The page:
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Methods and Applications of Informatics and Information Technology

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Volume 55, Issue 5


Trends in Free, Libre, Open Source Software Communities: From Volunteers to Companies

Aktuelle Trends in Free-, Libre-, und Open-Source-Software-Gemeinschaften: Von Freiwilligen zu Unternehmen

Jesus M. Gonzalez-Barahona / Gregorio Robles
Published Online: 2013-10-01 | DOI: https://doi.org/10.1515/itit.2013.1012


The first free/libre/open source software (FLOSS) development communities were composed almost exclusively of volunteers. They were individuals who, despite their affiliation, contributed to the project on their own. They decided which project to join, and their contributions were personal in nature, even when in some cases they were employees of companies with some interests in the project. GNU, the first of such communities, and some others that emerged during the late 1980s and 1990s, followed this pattern. During the 1990s corporate interests started to have a role in some FLOSS communities. Companies hired people from those communities to gain influence, or tasked their employees to contribute to them, again with the idea of influencing their decisions. During the 2000s, corporate communities, in which companies are first-class citizens, have emerged, changing the rules and redefining the role of volunteers and non-affiliated individuals. However, the role of developers, with independence of the company for which they work, is still important even in these communities. This paper addresses this transition from volunteer-based to company-based development communities, and explores the structure and behavior of the latter.


Die ersten „Free-, Libre-, und Open-Source-Software“-Gemeinschaften (FLOSS) bestanden fast durchgängig aus Freiwilligen. Diese Personen trugen zu den Projekten unabhängig von ihrem Arbeitgeber bei. Auch wenn gelegentlich Unternehmen Interesse an den Open-Source-Aktivitäten ihrer Mitarbeiter hatten, war doch deren aktive Beteiligung persönlich motiviert. Das GNU-Projekt, die erste solche Open-Source-Gemeinschaft, wie auch die nächste Generation an Open-Source-Projekten der 1980er und 1990er Jahre, folgte diesem Muster. Während der folgenden 1990er Jahre entwickelten Unternehmen ein Interesse an Open-Source-Gemeinschaften. Unternehmen stellten Entwickler aus den Projekten ein, um Einfluss zu gewinnen, oder sie beauftragten ihre Angestellten aktiv mitzuarbeiten, ebenfalls mit dem Ziel, Einfluss zu gewinnen. In den 2000er Jahren dann entstanden Open-Source-Gemeinschaften, in denen die Unternehmen selbst als aktive Mitspieler agierten. Diese Entwicklung definierte die Projektregeln und die Rollen von Frewilligen neu. Trotz dieser Entwicklung spielen unabhängige Entwickler weiterhin eine wichtige Rolle. Dieser Artikel untersucht den Übergang von der freiwilligen-getriebenen Gemeinschaft hin zur unternehmens-getriebenen Gemeinschaft und exploriert Struktur und Verhalten dieser neuen Form von Open-Source-Gemeinschaft.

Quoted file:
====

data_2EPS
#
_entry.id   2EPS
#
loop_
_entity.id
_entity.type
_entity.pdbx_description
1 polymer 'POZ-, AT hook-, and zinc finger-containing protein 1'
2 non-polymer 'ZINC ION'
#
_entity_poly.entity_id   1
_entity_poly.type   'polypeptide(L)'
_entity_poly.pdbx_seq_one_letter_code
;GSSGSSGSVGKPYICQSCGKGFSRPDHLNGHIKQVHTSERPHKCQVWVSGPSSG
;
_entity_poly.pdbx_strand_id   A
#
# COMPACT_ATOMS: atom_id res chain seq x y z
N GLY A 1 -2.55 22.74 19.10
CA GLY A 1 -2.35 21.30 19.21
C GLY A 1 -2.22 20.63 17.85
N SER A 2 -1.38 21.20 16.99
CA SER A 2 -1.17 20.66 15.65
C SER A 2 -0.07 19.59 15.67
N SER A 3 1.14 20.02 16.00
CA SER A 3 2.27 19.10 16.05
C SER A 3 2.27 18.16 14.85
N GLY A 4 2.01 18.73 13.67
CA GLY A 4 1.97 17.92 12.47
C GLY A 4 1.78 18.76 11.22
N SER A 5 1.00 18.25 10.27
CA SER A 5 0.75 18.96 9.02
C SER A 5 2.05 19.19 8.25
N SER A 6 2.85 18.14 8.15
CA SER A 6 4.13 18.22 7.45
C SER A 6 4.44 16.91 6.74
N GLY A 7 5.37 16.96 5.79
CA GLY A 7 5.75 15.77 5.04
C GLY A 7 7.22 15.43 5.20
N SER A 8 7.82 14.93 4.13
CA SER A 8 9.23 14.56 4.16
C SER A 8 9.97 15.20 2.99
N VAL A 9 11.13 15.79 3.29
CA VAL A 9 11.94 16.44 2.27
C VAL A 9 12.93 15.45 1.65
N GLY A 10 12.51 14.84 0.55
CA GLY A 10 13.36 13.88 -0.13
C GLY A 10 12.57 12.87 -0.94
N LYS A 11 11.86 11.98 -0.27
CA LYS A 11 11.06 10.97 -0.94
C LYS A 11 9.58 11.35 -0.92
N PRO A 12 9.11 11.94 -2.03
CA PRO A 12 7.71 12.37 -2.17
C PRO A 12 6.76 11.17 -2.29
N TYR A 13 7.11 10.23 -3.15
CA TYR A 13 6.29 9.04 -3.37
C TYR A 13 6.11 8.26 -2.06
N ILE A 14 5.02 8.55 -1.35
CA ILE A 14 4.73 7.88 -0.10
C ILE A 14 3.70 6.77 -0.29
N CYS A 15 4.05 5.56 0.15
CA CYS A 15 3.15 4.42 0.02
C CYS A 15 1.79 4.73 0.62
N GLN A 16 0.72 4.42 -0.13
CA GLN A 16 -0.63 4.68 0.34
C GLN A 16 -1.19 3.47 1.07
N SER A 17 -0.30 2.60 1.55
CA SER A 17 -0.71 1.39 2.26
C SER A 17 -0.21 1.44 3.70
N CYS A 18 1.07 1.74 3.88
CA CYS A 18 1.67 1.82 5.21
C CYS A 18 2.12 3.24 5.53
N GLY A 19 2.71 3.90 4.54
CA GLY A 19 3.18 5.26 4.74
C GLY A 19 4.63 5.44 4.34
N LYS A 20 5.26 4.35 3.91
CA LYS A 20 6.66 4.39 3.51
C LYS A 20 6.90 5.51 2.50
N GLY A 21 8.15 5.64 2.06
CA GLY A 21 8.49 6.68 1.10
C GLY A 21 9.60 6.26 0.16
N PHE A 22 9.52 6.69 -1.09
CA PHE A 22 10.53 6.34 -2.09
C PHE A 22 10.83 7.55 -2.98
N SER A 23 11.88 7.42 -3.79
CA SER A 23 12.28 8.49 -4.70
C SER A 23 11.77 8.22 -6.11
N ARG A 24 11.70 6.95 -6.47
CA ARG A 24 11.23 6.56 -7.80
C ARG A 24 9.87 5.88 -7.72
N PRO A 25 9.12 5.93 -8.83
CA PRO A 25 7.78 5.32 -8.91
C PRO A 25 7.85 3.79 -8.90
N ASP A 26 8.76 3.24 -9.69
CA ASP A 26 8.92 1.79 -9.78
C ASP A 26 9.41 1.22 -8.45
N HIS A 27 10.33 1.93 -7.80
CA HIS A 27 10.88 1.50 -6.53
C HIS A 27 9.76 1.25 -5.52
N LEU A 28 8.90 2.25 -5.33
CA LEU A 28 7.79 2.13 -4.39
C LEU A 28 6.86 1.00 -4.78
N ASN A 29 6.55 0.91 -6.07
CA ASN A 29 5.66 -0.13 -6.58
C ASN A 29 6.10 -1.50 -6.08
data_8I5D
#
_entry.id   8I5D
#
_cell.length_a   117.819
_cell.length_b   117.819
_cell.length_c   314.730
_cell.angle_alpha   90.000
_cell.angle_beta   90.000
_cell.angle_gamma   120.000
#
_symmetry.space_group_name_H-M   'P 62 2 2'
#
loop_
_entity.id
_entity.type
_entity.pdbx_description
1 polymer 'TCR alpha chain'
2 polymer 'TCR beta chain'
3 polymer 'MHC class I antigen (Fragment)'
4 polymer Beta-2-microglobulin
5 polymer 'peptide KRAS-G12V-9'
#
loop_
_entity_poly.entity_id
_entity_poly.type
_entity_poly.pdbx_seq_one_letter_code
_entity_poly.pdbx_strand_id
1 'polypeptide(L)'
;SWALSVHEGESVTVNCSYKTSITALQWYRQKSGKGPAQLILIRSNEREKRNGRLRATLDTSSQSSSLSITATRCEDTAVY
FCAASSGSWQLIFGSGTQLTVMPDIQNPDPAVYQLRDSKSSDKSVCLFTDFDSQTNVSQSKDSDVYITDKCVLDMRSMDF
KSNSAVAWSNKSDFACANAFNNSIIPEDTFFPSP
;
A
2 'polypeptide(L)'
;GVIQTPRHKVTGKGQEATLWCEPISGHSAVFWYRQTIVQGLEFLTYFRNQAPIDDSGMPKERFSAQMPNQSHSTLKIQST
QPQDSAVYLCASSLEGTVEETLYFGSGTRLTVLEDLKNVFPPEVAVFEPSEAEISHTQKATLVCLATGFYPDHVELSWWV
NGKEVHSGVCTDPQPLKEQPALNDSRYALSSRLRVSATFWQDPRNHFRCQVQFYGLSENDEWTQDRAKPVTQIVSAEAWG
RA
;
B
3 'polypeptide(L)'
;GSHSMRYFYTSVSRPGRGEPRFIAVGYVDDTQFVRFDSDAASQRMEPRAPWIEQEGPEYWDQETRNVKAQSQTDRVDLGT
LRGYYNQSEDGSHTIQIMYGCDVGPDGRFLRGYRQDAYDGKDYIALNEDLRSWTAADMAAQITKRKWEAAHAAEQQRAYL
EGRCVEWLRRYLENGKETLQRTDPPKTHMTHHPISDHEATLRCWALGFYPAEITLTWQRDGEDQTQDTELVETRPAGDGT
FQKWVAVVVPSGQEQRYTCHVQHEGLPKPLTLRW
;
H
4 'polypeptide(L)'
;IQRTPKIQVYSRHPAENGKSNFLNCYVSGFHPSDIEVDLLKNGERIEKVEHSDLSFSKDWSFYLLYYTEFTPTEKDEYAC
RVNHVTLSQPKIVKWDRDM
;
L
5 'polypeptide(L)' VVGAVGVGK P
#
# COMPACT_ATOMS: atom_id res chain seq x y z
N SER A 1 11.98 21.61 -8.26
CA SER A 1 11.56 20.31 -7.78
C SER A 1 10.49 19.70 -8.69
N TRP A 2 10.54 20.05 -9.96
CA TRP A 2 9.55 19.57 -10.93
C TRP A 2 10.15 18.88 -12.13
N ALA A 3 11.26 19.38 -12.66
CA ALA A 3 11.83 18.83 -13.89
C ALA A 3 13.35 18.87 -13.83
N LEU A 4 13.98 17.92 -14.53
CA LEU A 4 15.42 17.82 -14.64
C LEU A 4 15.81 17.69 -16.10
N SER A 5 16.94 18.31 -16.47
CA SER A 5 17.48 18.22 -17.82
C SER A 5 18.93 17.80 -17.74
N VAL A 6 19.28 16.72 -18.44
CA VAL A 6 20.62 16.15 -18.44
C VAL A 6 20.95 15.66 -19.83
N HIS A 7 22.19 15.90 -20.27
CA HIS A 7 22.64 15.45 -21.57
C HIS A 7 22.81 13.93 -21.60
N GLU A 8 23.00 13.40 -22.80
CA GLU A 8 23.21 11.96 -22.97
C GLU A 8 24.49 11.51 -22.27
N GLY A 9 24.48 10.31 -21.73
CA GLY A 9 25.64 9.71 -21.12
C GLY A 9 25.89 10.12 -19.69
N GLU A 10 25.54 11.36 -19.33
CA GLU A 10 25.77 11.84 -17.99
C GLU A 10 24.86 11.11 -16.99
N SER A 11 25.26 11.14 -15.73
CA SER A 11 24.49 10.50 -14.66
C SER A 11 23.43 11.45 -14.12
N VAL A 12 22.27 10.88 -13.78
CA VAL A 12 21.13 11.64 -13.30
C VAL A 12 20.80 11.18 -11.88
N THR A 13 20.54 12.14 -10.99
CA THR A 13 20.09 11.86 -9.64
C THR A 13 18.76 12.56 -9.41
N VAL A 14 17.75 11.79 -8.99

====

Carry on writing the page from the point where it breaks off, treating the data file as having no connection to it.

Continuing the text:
Keywords: ACM CSS → Software and its engineering → Software creation and management → Collaboration in software development → Open source mode; volunteer open source; commercial open source; open source community; open source history

Schlagwörter: Freiwilligen-Open-Source; kommerzieller Open Source; Open-Source-Gemeinschaften; Open-Source-Geschichte

About the article

Jesus M. Gonzalez-Barahona

Dr. Jesus M. Gonzalez-Barahona teaches and researches at Universidad Rey Juan Carlos, and collaborates with Bitergia, a software development analytics company. He is interested in understanding free/open source software development, in finding ways to improve its efficiency, and in sharing this knowledge.

Universidad Rey Juan Carlos, Spain

Gregorio Robles

Dr. Gregorio Robles is associate professor at the Universidad Rey Juan Carlos. His research interests involve software engineering in free/libre open source software, mining software repositories and technology enhanced learning.

Universidad Rey Juan Carlos, Spain

Received: 2013-04-01

Published Online: 2013-10-01

Published in Print: 2013-09-01

Citation Information: it – Information Technology it – Information Technology, Volume 55, Issue 5, Pages 173–180, ISSN (Online) 2196-7032, ISSN (Print) 1611-2776, DOI: https://doi.org/10.1515/itit.2013.1012.

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